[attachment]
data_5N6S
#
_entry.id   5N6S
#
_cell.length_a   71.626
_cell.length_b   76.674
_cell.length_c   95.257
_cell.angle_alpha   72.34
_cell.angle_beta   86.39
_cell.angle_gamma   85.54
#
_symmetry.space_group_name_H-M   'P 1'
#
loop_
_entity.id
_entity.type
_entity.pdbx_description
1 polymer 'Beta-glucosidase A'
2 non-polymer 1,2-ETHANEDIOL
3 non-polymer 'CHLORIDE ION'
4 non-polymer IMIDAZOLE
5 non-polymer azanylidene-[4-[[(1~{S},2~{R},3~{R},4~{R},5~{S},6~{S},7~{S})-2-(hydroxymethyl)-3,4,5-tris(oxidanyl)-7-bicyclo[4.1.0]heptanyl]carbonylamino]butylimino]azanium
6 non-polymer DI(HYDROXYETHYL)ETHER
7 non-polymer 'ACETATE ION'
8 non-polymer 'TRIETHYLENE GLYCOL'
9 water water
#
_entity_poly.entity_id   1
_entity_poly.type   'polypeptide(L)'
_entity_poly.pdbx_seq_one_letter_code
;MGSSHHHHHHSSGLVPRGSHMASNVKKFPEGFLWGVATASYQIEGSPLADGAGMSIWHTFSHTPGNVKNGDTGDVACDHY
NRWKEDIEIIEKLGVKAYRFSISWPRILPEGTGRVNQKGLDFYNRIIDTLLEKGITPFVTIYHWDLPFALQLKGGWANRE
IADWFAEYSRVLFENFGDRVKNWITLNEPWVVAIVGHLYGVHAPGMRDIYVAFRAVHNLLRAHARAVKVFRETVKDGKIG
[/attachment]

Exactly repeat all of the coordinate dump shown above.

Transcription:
data_5N6S
#
_entry.id   5N6S
#
_cell.length_a   71.626
_cell.length_b   76.674
_cell.length_c   95.257
_cell.angle_alpha   72.34
_cell.angle_beta   86.39
_cell.angle_gamma   85.54
#
_symmetry.space_group_name_H-M   'P 1'
#
loop_
_entity.id
_entity.type
_entity.pdbx_description
1 polymer 'Beta-glucosidase A'
2 non-polymer 1,2-ETHANEDIOL
3 non-polymer 'CHLORIDE ION'
4 non-polymer IMIDAZOLE
5 non-polymer azanylidene-[4-[[(1~{S},2~{R},3~{R},4~{R},5~{S},6~{S},7~{S})-2-(hydroxymethyl)-3,4,5-tris(oxidanyl)-7-bicyclo[4.1.0]heptanyl]carbonylamino]butylimino]azanium
6 non-polymer DI(HYDROXYETHYL)ETHER
7 non-polymer 'ACETATE ION'
8 non-polymer 'TRIETHYLENE GLYCOL'
9 water water
#
_entity_poly.entity_id   1
_entity_poly.type   'polypeptide(L)'
_entity_poly.pdbx_seq_one_letter_code
;MGSSHHHHHHSSGLVPRGSHMASNVKKFPEGFLWGVATASYQIEGSPLADGAGMSIWHTFSHTPGNVKNGDTGDVACDHY
NRWKEDIEIIEKLGVKAYRFSISWPRILPEGTGRVNQKGLDFYNRIIDTLLEKGITPFVTIYHWDLPFALQLKGGWANRE
IADWFAEYSRVLFENFGDRVKNWITLNEPWVVAIVGHLYGVHAPGMRDIYVAFRAVHNLLRAHARAVKVFRETVKDGKIG